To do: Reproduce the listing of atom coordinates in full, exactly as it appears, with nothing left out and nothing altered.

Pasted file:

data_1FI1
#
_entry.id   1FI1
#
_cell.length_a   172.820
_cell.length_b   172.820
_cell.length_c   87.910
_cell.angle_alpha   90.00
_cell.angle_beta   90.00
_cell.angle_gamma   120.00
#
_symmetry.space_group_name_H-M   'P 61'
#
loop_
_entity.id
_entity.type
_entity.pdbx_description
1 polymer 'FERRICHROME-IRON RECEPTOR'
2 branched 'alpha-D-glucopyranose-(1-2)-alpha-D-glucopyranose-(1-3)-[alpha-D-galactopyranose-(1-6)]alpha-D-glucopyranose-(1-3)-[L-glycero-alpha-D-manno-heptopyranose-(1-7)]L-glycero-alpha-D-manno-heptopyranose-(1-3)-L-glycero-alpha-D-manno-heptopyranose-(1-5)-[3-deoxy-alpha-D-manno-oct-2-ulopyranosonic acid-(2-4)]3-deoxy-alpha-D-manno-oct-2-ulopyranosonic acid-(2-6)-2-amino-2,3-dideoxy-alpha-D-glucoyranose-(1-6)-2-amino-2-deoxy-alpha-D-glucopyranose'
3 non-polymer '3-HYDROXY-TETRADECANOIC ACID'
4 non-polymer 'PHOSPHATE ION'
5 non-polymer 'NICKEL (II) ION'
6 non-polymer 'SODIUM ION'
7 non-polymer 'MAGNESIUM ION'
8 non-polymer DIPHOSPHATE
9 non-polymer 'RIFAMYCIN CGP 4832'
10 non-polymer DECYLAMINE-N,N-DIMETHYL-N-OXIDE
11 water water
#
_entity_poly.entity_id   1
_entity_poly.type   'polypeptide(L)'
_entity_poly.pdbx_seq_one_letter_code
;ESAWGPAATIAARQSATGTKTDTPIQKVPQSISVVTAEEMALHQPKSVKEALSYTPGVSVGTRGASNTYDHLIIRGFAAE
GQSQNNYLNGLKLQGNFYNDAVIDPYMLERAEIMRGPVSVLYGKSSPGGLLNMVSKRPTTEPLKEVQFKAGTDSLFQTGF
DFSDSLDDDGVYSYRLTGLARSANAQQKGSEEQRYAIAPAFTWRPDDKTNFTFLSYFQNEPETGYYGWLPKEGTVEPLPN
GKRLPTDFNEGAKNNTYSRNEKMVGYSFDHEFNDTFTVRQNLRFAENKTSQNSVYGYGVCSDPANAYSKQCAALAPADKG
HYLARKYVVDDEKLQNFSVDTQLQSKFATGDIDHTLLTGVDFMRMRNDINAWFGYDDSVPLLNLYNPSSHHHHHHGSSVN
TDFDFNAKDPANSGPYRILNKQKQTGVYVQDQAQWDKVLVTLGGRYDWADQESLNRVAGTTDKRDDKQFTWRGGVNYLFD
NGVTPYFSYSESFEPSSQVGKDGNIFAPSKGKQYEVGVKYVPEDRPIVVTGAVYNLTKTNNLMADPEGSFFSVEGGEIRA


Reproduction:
data_1FI1
#
_entry.id   1FI1
#
_cell.length_a   172.820
_cell.length_b   172.820
_cell.length_c   87.910
_cell.angle_alpha   90.00
_cell.angle_beta   90.00
_cell.angle_gamma   120.00
#
_symmetry.space_group_name_H-M   'P 61'
#
loop_
_entity.id
_entity.type
_entity.pdbx_description
1 polymer 'FERRICHROME-IRON RECEPTOR'
2 branched 'alpha-D-glucopyranose-(1-2)-alpha-D-glucopyranose-(1-3)-[alpha-D-galactopyranose-(1-6)]alpha-D-glucopyranose-(1-3)-[L-glycero-alpha-D-manno-heptopyranose-(1-7)]L-glycero-alpha-D-manno-heptopyranose-(1-3)-L-glycero-alpha-D-manno-heptopyranose-(1-5)-[3-deoxy-alpha-D-manno-oct-2-ulopyranosonic acid-(2-4)]3-deoxy-alpha-D-manno-oct-2-ulopyranosonic acid-(2-6)-2-amino-2,3-dideoxy-alpha-D-glucoyranose-(1-6)-2-amino-2-deoxy-alpha-D-glucopyranose'
3 non-polymer '3-HYDROXY-TETRADECANOIC ACID'
4 non-polymer 'PHOSPHATE ION'
5 non-polymer 'NICKEL (II) ION'
6 non-polymer 'SODIUM ION'
7 non-polymer 'MAGNESIUM ION'
8 non-polymer DIPHOSPHATE
9 non-polymer 'RIFAMYCIN CGP 4832'
10 non-polymer DECYLAMINE-N,N-DIMETHYL-N-OXIDE
11 water water
#
_entity_poly.entity_id   1
_entity_poly.type   'polypeptide(L)'
_entity_poly.pdbx_seq_one_letter_code
;ESAWGPAATIAARQSATGTKTDTPIQKVPQSISVVTAEEMALHQPKSVKEALSYTPGVSVGTRGASNTYDHLIIRGFAAE
GQSQNNYLNGLKLQGNFYNDAVIDPYMLERAEIMRGPVSVLYGKSSPGGLLNMVSKRPTTEPLKEVQFKAGTDSLFQTGF
DFSDSLDDDGVYSYRLTGLARSANAQQKGSEEQRYAIAPAFTWRPDDKTNFTFLSYFQNEPETGYYGWLPKEGTVEPLPN
GKRLPTDFNEGAKNNTYSRNEKMVGYSFDHEFNDTFTVRQNLRFAENKTSQNSVYGYGVCSDPANAYSKQCAALAPADKG
HYLARKYVVDDEKLQNFSVDTQLQSKFATGDIDHTLLTGVDFMRMRNDINAWFGYDDSVPLLNLYNPSSHHHHHHGSSVN
TDFDFNAKDPANSGPYRILNKQKQTGVYVQDQAQWDKVLVTLGGRYDWADQESLNRVAGTTDKRDDKQFTWRGGVNYLFD
NGVTPYFSYSESFEPSSQVGKDGNIFAPSKGKQYEVGVKYVPEDRPIVVTGAVYNLTKTNNLMADPEGSFFSVEGGEIRA